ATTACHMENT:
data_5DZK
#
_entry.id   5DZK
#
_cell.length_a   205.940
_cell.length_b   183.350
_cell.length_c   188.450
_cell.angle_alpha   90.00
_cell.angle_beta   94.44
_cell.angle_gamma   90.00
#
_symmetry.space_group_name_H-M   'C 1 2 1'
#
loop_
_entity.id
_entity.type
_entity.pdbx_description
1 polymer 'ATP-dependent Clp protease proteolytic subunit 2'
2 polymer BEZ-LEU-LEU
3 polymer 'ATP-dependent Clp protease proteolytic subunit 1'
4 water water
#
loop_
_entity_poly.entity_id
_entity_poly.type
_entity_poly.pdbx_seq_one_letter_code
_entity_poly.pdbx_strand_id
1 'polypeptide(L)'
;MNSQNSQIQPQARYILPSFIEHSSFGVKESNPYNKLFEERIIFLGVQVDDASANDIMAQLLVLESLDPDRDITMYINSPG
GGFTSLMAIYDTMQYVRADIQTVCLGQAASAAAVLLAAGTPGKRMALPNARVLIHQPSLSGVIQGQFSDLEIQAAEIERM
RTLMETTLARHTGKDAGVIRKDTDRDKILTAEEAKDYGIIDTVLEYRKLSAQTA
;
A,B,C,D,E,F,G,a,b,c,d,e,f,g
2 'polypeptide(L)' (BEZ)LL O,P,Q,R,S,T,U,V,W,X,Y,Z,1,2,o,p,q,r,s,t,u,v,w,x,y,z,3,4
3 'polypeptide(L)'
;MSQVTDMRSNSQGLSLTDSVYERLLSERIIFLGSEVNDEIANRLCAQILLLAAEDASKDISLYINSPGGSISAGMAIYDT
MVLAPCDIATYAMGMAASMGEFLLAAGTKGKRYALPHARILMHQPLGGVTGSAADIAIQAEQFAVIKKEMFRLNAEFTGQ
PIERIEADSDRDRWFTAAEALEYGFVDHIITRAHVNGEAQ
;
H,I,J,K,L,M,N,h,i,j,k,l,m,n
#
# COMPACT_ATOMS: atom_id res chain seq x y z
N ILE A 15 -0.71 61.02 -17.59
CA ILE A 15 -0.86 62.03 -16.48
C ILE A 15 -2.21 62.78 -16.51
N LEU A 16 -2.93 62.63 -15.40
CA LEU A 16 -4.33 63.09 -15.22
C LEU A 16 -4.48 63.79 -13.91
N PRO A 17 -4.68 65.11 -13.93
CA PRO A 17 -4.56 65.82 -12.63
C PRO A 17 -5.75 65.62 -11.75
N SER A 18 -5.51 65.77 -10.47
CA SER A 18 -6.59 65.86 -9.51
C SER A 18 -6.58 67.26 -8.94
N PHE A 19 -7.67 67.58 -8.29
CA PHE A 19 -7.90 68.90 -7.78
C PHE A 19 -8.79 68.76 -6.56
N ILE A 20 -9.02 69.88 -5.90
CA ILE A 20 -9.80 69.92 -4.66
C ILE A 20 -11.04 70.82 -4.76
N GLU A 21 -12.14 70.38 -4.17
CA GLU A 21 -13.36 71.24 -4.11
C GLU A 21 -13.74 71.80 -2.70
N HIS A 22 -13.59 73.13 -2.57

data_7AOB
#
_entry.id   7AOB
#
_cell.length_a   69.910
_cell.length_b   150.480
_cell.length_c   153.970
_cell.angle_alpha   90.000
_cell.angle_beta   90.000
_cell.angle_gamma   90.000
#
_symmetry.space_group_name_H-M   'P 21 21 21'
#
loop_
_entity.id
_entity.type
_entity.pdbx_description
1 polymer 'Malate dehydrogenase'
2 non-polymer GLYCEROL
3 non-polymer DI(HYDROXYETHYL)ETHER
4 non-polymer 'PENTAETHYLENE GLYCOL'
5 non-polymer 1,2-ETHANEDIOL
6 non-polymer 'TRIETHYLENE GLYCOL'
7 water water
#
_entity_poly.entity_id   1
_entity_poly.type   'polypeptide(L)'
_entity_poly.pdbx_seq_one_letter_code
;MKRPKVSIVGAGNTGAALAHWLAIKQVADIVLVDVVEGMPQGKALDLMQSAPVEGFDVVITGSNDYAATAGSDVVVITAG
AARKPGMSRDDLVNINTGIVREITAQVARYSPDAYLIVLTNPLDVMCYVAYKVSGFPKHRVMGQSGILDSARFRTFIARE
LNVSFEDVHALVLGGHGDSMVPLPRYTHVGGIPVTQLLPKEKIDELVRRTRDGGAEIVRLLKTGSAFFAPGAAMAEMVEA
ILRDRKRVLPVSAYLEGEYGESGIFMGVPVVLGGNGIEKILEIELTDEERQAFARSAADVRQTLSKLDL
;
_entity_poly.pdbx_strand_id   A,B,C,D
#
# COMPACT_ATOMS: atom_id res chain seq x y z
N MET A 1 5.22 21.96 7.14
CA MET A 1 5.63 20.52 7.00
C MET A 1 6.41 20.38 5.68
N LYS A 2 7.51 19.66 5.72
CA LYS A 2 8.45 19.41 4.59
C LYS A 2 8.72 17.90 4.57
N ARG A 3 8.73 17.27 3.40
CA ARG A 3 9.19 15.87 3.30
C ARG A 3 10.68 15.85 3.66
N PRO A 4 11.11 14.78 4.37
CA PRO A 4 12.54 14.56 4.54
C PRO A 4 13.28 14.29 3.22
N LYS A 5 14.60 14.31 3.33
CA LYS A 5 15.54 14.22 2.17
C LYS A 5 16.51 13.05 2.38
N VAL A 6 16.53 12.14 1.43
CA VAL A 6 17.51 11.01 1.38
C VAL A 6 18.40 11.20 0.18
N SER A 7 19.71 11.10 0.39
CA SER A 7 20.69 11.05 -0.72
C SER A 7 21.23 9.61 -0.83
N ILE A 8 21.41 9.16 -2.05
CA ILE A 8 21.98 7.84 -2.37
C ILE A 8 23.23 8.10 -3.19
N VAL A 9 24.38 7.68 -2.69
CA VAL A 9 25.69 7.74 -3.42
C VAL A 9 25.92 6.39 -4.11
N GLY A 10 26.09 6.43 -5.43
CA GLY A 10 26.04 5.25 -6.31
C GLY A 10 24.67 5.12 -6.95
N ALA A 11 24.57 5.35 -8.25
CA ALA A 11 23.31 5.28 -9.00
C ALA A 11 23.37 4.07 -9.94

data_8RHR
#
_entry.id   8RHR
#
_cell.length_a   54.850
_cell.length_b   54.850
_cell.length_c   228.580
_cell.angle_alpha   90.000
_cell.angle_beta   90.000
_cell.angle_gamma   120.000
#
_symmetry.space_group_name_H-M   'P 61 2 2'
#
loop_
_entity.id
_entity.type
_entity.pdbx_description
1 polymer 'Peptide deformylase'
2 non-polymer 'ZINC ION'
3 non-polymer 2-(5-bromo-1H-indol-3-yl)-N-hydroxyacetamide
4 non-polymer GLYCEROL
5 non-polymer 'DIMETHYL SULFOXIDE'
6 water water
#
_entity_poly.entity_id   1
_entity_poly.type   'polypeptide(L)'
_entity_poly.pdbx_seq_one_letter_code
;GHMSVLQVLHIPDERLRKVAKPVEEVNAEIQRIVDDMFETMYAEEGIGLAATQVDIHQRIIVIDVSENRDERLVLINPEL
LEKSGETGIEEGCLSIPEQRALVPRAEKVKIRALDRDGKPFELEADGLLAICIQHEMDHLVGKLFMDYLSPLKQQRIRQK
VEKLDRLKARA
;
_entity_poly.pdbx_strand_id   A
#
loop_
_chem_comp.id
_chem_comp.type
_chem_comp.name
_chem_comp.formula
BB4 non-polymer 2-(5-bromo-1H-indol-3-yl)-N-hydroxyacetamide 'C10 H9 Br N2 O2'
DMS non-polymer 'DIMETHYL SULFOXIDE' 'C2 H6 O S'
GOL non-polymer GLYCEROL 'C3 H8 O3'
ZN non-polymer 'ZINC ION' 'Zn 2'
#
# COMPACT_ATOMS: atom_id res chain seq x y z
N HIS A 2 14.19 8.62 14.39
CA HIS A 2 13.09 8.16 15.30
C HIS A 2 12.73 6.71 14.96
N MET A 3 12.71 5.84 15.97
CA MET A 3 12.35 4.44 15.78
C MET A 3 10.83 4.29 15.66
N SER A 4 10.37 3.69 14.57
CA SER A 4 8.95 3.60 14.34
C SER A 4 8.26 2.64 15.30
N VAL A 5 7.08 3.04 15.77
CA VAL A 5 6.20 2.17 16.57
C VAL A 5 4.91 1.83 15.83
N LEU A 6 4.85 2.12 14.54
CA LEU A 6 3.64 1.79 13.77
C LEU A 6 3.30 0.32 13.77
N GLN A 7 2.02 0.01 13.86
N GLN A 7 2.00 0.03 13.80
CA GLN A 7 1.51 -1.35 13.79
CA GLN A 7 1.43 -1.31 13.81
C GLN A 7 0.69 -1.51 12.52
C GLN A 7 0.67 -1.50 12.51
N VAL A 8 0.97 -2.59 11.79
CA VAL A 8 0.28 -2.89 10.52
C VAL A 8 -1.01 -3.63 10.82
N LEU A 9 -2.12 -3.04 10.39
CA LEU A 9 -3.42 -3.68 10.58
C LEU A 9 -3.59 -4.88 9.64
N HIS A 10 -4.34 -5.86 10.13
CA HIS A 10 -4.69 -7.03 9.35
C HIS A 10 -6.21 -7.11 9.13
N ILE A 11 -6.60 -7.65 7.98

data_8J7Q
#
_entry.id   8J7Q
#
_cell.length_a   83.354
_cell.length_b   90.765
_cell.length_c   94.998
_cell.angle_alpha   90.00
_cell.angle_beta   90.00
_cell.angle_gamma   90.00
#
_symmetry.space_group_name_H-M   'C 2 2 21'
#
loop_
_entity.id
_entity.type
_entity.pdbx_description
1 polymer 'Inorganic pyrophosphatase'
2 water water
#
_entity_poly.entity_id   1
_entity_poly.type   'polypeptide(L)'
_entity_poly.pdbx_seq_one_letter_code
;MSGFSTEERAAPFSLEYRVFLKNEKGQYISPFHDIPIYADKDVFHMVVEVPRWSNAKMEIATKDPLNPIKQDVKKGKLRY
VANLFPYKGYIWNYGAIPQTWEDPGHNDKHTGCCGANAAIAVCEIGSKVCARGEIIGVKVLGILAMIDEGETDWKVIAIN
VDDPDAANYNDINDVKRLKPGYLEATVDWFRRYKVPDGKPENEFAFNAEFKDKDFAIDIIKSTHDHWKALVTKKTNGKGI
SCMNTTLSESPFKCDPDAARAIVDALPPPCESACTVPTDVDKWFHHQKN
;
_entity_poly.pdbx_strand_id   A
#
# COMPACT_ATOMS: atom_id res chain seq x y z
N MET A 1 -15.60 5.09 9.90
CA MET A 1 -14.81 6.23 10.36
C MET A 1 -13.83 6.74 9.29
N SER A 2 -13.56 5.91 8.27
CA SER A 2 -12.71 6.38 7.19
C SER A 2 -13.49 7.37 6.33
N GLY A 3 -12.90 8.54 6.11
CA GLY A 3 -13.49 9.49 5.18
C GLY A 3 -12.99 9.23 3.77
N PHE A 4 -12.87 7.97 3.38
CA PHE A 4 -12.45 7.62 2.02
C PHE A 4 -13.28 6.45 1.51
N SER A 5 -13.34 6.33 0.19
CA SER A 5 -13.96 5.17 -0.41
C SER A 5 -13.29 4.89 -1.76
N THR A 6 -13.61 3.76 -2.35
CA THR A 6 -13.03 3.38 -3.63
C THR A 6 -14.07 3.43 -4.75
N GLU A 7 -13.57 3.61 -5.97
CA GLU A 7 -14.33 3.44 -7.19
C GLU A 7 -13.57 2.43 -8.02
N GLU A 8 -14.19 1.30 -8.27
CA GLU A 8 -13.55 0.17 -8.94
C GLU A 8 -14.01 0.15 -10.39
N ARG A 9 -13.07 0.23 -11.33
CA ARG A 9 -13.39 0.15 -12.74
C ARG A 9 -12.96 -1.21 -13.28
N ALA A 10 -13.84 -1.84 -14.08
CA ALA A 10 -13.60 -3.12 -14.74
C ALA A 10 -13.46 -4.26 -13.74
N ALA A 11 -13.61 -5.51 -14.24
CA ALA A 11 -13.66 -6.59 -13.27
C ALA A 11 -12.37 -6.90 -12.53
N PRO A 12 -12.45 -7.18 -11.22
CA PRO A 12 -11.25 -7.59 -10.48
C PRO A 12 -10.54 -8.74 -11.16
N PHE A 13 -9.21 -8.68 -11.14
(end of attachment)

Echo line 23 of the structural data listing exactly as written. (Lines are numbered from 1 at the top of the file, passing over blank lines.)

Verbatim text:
loop_